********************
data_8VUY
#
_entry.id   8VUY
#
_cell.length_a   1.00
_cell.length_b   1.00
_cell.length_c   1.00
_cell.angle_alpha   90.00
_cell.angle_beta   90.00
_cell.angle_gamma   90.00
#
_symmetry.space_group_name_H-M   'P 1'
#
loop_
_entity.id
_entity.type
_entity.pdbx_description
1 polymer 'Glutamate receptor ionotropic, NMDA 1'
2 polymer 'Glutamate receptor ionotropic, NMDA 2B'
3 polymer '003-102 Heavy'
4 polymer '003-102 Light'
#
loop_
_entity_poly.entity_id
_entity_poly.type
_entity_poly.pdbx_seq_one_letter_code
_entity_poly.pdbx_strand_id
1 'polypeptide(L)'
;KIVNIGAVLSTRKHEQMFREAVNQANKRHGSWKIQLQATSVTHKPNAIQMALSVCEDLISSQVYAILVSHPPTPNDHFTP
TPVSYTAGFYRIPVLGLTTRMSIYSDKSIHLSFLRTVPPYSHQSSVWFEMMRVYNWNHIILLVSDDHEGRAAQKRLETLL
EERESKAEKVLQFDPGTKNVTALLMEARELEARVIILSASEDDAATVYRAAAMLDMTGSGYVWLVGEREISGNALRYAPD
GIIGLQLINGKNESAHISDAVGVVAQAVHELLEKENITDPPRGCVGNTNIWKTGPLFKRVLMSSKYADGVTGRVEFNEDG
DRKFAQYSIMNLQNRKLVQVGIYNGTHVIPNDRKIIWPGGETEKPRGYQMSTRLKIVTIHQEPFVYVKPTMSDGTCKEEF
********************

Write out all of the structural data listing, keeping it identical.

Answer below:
data_8VUY
#
_entry.id   8VUY
#
_cell.length_a   1.00
_cell.length_b   1.00
_cell.length_c   1.00
_cell.angle_alpha   90.00
_cell.angle_beta   90.00
_cell.angle_gamma   90.00
#
_symmetry.space_group_name_H-M   'P 1'
#
loop_
_entity.id
_entity.type
_entity.pdbx_description
1 polymer 'Glutamate receptor ionotropic, NMDA 1'
2 polymer 'Glutamate receptor ionotropic, NMDA 2B'
3 polymer '003-102 Heavy'
4 polymer '003-102 Light'
#
loop_
_entity_poly.entity_id
_entity_poly.type
_entity_poly.pdbx_seq_one_letter_code
_entity_poly.pdbx_strand_id
1 'polypeptide(L)'
;KIVNIGAVLSTRKHEQMFREAVNQANKRHGSWKIQLQATSVTHKPNAIQMALSVCEDLISSQVYAILVSHPPTPNDHFTP
TPVSYTAGFYRIPVLGLTTRMSIYSDKSIHLSFLRTVPPYSHQSSVWFEMMRVYNWNHIILLVSDDHEGRAAQKRLETLL
EERESKAEKVLQFDPGTKNVTALLMEARELEARVIILSASEDDAATVYRAAAMLDMTGSGYVWLVGEREISGNALRYAPD
GIIGLQLINGKNESAHISDAVGVVAQAVHELLEKENITDPPRGCVGNTNIWKTGPLFKRVLMSSKYADGVTGRVEFNEDG
DRKFAQYSIMNLQNRKLVQVGIYNGTHVIPNDRKIIWPGGETEKPRGYQMSTRLKIVTIHQEPFVYVKPTMSDGTCKEEF